October 7, 2020

Africa

COTE D’IVOIRE: Calls to postpone election unlikely to be heeded

BY Malte Liewerscheidt

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President Alassane Ouattara is highly unlikely to give in to opposition demands to postpone the 31 October general election by three months or even more. While the opposition has failed to muster enough pressure to force concessions, its unrealistic demands make it even easier to ignore them for the government, despite slightly growing international and regional pressure. Instead, the 6 October announcement to prosecute Guillaume Soro and more than two dozen of his associates suggests the government has further hardened its stance.

Already during a meeting on 4 September between Ouattara and Emmanuel Macron, the French president had apparently tried unsuccessfully to persuade Ouattara to postpone the election and honor his earlier pledge to step down at the end of his term. Earlier this week, a UN and an ECOWAS delegation visited the country to hold meetings with government and opposition representatives to gauge the potential for compromise on opposition grievances ahead of the polls. Following the meeting, presidential candidate Pascal Affi N’Guessan (Ivorian Popular Front, FPI-Affi) tabled a demand to postpone the polls by a minimum of three months. Ideally, however, N’Guessan would like to see a postponement of 12 months, arguably to give the ruling Rally of Houphouetists for Democracy and Peace (RHDP) time to select another candidate and enable Ouattara to abandon his controversial candidacy for a third term.

However, the opposition continues to push its maximalist demands. Apart from calls for Ouattara to retire, this includes a reconfiguration of the electoral commission and the constitutional council, a review of the electoral register, and, finally, the return of all exiled opposition politicians, including ex-president Laurent Gbagbo (FPI-GOR) and Guillaume Soro. Given the opposition’s apparent struggle to mobilize its supporters and put pressure on the government, this rather excessive list serves to further limit any interest on the executive side to engage with the opposition in the first place.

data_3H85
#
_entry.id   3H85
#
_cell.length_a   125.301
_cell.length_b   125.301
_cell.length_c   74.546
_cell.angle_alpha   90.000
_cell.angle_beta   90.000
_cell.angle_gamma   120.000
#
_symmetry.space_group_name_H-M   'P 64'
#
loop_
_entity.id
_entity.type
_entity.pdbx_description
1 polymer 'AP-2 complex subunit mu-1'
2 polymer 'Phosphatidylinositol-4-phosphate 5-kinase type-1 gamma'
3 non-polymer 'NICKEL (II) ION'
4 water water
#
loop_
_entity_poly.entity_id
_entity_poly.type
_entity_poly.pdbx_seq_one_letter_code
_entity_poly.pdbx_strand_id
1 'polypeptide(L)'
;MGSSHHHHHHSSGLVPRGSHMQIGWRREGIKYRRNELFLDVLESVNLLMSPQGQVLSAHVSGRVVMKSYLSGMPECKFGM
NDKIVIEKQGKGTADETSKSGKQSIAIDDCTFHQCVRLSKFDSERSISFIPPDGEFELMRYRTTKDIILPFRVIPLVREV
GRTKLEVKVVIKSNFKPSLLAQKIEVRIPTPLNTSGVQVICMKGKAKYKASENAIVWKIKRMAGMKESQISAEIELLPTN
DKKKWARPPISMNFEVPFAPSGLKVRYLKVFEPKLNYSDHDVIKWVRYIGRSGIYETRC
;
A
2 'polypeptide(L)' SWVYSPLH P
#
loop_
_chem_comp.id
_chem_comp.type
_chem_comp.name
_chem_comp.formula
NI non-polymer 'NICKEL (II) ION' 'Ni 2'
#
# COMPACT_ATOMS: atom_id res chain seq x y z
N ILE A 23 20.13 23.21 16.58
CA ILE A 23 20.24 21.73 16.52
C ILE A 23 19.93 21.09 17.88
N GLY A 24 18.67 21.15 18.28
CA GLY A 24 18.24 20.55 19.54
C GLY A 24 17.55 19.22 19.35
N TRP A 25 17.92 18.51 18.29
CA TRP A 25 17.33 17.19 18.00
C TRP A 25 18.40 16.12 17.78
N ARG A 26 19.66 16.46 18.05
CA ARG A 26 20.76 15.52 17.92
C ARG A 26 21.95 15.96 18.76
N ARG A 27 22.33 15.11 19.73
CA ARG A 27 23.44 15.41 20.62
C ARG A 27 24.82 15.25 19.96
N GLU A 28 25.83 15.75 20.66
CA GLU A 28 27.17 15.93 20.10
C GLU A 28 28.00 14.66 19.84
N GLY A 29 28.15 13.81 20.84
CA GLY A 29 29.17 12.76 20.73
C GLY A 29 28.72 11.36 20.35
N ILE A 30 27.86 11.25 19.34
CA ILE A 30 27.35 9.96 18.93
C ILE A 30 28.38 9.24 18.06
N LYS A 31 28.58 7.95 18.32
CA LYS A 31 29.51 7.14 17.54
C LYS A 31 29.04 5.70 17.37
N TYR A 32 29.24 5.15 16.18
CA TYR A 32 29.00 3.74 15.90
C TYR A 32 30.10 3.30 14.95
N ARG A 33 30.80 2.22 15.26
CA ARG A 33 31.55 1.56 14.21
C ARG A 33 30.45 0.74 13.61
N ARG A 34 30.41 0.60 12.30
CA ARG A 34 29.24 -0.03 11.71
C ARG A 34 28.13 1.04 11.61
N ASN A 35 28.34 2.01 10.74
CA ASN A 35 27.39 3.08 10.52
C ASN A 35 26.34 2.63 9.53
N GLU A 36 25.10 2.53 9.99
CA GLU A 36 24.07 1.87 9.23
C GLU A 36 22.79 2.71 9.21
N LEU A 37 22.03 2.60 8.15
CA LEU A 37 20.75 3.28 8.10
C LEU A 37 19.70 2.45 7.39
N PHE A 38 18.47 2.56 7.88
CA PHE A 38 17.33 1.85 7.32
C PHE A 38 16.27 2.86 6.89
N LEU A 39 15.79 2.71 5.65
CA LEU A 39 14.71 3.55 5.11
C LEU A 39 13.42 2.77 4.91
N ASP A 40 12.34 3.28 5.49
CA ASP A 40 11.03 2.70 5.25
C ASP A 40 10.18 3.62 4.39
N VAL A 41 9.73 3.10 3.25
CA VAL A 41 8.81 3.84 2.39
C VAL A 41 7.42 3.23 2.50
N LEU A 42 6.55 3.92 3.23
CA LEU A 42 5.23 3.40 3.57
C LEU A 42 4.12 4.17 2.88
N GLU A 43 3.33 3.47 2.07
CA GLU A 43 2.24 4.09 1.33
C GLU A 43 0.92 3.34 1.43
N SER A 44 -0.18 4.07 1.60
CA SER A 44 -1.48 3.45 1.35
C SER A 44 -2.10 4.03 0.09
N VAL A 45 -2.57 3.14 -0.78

Signaling its hardened resolve to do just the opposite, the state prosecutor announced on 6 October to indict Soro (who remains in France) and 27 of his associates on various grounds, most notably a planned coup d’état in December 2019. Among the defendants are eight of the ten Soro affiliates that had just been released on 24 September as a purported gesture of goodwill.

However, the opposition continues to push its maximalist demands. Apart from calls for Ouattara to retire, this includes a reconfiguration of the electoral commission and the constitutional council, a review of the electoral register, and, finally, the return of all exiled opposition politicians, including ex-president Laurent Gbagbo (FPI-GOR) and Guillaume Soro. Given the opposition’s apparent struggle to mobilize its supporters and put pressure on the government, this rather excessive list serves to further limit any interest on the executive side to engage with the opposition in the first place.

Signaling its hardened resolve to do just the opposite, the state prosecutor announced on 6 October to indict Soro (who remains in France) and 27 of his associates on various grounds, most notably a planned coup d’état in December 2019. Among the defendants are eight of the ten Soro affiliates that had just been released on 24 September as a purported gesture of goodwill.

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